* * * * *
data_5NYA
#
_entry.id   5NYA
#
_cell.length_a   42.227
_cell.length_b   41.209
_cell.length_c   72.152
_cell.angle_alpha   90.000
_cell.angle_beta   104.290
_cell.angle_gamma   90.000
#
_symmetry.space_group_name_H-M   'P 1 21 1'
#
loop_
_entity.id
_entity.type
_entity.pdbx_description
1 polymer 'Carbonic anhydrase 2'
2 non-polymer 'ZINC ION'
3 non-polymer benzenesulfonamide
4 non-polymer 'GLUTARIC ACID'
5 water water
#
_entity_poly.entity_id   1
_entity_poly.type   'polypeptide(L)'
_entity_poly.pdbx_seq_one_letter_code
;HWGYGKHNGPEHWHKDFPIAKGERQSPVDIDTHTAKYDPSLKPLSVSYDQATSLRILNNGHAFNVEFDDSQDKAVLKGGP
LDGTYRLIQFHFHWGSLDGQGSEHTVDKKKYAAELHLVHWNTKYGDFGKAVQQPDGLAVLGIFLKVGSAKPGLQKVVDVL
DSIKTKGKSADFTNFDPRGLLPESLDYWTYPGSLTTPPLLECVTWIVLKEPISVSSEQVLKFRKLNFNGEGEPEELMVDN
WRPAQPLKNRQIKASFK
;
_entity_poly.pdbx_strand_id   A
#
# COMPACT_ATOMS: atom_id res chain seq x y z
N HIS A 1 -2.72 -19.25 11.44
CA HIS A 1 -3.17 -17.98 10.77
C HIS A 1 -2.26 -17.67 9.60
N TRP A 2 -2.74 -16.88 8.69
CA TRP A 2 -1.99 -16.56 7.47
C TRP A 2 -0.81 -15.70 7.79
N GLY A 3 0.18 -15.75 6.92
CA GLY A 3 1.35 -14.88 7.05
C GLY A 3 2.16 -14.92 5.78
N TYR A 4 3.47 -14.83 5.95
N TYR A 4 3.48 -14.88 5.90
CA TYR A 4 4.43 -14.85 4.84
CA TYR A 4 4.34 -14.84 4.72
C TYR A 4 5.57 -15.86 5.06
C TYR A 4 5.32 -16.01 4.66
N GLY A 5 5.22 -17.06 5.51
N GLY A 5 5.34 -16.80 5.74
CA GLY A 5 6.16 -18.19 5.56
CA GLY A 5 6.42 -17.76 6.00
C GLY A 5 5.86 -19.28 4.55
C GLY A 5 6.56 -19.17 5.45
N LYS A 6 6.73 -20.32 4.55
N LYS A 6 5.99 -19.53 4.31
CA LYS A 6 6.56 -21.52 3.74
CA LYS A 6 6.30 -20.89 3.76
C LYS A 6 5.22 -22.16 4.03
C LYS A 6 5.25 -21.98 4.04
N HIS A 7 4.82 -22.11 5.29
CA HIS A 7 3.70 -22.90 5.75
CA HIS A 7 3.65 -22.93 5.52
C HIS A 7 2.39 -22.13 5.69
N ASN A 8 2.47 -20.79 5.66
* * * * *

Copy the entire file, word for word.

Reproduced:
data_5NYA
#
_entry.id   5NYA
#
_cell.length_a   42.227
_cell.length_b   41.209
_cell.length_c   72.152
_cell.angle_alpha   90.000
_cell.angle_beta   104.290
_cell.angle_gamma   90.000
#
_symmetry.space_group_name_H-M   'P 1 21 1'
#
loop_
_entity.id
_entity.type
_entity.pdbx_description
1 polymer 'Carbonic anhydrase 2'
2 non-polymer 'ZINC ION'
3 non-polymer benzenesulfonamide
4 non-polymer 'GLUTARIC ACID'
5 water water
#
_entity_poly.entity_id   1
_entity_poly.type   'polypeptide(L)'
_entity_poly.pdbx_seq_one_letter_code
;HWGYGKHNGPEHWHKDFPIAKGERQSPVDIDTHTAKYDPSLKPLSVSYDQATSLRILNNGHAFNVEFDDSQDKAVLKGGP
LDGTYRLIQFHFHWGSLDGQGSEHTVDKKKYAAELHLVHWNTKYGDFGKAVQQPDGLAVLGIFLKVGSAKPGLQKVVDVL
DSIKTKGKSADFTNFDPRGLLPESLDYWTYPGSLTTPPLLECVTWIVLKEPISVSSEQVLKFRKLNFNGEGEPEELMVDN
WRPAQPLKNRQIKASFK
;
_entity_poly.pdbx_strand_id   A
#
# COMPACT_ATOMS: atom_id res chain seq x y z
N HIS A 1 -2.72 -19.25 11.44
CA HIS A 1 -3.17 -17.98 10.77
C HIS A 1 -2.26 -17.67 9.60
N TRP A 2 -2.74 -16.88 8.69
CA TRP A 2 -1.99 -16.56 7.47
C TRP A 2 -0.81 -15.70 7.79
N GLY A 3 0.18 -15.75 6.92
CA GLY A 3 1.35 -14.88 7.05
C GLY A 3 2.16 -14.92 5.78
N TYR A 4 3.47 -14.83 5.95
N TYR A 4 3.48 -14.88 5.90
CA TYR A 4 4.43 -14.85 4.84
CA TYR A 4 4.34 -14.84 4.72
C TYR A 4 5.57 -15.86 5.06
C TYR A 4 5.32 -16.01 4.66
N GLY A 5 5.22 -17.06 5.51
N GLY A 5 5.34 -16.80 5.74
CA GLY A 5 6.16 -18.19 5.56
CA GLY A 5 6.42 -17.76 6.00
C GLY A 5 5.86 -19.28 4.55
C GLY A 5 6.56 -19.17 5.45
N LYS A 6 6.73 -20.32 4.55
N LYS A 6 5.99 -19.53 4.31
CA LYS A 6 6.56 -21.52 3.74
CA LYS A 6 6.30 -20.89 3.76
C LYS A 6 5.22 -22.16 4.03
C LYS A 6 5.25 -21.98 4.04
N HIS A 7 4.82 -22.11 5.29
CA HIS A 7 3.70 -22.90 5.75
CA HIS A 7 3.65 -22.93 5.52
C HIS A 7 2.39 -22.13 5.69
N ASN A 8 2.47 -20.79 5.66